Review of opportunistic parasite infection in HIV / AIDS patients: Clinical symptoms, risk factors and diagnosis

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Illustration: HIV/AIDS. (Source: Lifestyle

Some parasitic infections have no symptoms, symptoms appear from the accompanying diseases. So it is often called opportunistic disease. Opportunistic parasitic infections are infections of parasitic species that are mild or asymptomatic in immunocompetent people; however, in people with compromised immune systems, it can be fatal.  

One of the diseases that cause immune system disorders is infection with the Human immunodeficiency virus (HIV) which causes a disease called Acquired Immunodeficiency Syndrome (AIDS). The presence of opportunistic parasitic infections in people with HIV indicates that they are in AIDS phase. Most of these infections are severe, and often contribute to the death of the infected person.

Some parasites are the most frequent cause of opportunistic infections include Toxoplasma gondii , Cryptosporidium parvum , isospora belli , Cyclospora cayetanensis , Microsporidia , Cryptococcus neoformans , P neumocystis carinii , P jiroveci , and Entamoeba ( Entamoeba histolytica, Iodamoeba butschlii ). Other parasites that have also been found to aggravate people with HIV / AIDS are: Taenia , Blastocystis hominis , Strongyloides stercoralis, Opisthorchis viverrini ,Cryptosporidium parvum, Enterocytozoon bieneusi, Giardia lamblia, Sarcocystis.

Most of these parasites, which are opportunistic, live in the digestive tract except for Toxoplasma gondii. As it involves the digestive tract, the clinical symptom that often accompanies HIV / AIDS sufferers is diarrhea. Toxoplasma gondii infects all cell types including brain cells, so HIV / AIDS patients infected with T. gondii will show fatal symptoms of encephalitis.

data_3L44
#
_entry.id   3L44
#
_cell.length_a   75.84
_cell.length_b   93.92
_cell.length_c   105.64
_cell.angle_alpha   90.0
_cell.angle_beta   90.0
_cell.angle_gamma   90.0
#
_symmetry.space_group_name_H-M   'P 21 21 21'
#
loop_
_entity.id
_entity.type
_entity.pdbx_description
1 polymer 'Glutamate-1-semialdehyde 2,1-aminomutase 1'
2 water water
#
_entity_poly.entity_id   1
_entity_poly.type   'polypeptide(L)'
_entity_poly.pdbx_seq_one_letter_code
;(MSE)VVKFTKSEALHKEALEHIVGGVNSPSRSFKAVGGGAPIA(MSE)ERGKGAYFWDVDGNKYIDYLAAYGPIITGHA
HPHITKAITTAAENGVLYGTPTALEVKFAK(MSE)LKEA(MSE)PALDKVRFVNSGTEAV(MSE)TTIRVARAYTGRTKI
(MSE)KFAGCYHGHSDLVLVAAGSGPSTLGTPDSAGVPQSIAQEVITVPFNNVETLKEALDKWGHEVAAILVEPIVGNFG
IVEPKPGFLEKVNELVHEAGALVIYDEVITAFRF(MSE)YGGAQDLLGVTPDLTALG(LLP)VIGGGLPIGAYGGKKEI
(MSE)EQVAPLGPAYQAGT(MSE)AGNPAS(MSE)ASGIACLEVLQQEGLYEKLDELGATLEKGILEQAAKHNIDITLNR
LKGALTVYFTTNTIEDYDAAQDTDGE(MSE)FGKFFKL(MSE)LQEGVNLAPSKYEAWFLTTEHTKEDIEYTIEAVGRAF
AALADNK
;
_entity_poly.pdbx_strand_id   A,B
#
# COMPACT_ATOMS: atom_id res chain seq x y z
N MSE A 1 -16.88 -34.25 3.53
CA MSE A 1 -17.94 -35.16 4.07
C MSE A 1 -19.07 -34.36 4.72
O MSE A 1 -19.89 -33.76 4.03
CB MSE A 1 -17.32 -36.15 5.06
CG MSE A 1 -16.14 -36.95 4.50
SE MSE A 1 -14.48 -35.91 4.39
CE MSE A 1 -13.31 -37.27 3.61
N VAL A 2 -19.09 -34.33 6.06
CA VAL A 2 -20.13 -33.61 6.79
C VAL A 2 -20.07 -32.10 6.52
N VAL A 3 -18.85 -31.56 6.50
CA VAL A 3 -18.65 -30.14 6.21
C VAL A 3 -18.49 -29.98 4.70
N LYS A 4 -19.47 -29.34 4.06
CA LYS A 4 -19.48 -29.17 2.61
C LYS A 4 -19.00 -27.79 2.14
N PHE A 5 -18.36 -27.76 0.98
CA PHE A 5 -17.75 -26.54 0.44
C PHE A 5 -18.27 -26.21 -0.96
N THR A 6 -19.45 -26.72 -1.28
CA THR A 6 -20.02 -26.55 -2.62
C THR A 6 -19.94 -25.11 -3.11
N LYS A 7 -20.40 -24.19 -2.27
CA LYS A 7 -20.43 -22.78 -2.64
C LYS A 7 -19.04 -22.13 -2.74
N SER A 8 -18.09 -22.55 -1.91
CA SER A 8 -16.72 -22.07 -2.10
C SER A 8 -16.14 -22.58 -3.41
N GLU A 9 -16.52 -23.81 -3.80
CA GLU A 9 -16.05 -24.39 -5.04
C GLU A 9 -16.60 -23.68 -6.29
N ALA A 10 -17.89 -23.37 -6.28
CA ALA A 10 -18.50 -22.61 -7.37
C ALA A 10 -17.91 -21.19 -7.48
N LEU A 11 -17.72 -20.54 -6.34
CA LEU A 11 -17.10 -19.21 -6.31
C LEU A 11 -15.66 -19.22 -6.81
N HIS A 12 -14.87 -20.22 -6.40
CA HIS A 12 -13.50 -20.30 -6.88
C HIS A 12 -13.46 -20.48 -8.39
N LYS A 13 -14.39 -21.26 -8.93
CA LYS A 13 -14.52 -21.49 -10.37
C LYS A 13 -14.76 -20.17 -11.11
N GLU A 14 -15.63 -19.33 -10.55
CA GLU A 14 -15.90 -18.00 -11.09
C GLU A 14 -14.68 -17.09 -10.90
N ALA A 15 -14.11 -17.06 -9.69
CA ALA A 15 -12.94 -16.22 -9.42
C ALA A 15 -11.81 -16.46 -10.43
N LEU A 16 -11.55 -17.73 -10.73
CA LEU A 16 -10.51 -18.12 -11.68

Some researchers showed that the risk factors for a person being infected with HIV / AIDS were higher for male, unemployment, living in urban areas, and married. However, other studies have found that women, housewives, and traffickers are also at risk of contracting HIV / AIDS.

The risk factors for HIV / AIDS patients getting infected with certain intestinal parasites depend on the parasite endemicity in the community. Low levels of environmental hygiene, personal hygiene, fecal contamination in food and drinking water, and poor housing facilities are risk factors for parasite infection.

Low CD4 cell counts in HIV patients were also a risk factor associated with a higher prevalence of opportunistic parasitic infections. A CD4 + count

Diagnosis of intestinal parasite infection in HIV patients to determine organisms in stool samples by the formalin-ethyl concentration technique method for protozoa and worms, modified acid-resistant staining for coccidia (C. parvum , I. belli , C. cayetanensis , and S. hominis), while microspore examination was carried out with Trichrome staining. Molecular examinations both serologically and DNA detection have also been widely developed. There are many tools (diagnostic kits) used to detect parasites.

Author: Lucia Tri Suwanti et al

A full review can be viewed in our article entitled:

Opportunistic parasitic infections in patients with human immunodeficiency virus / acquired immunodeficiency syndrome: A review. Vet World . 2020 Apr; 13 (4): 716–725. Published online 2020 Apr 17. doi:  10.14202 / vetworld.2020.716-725 Available at

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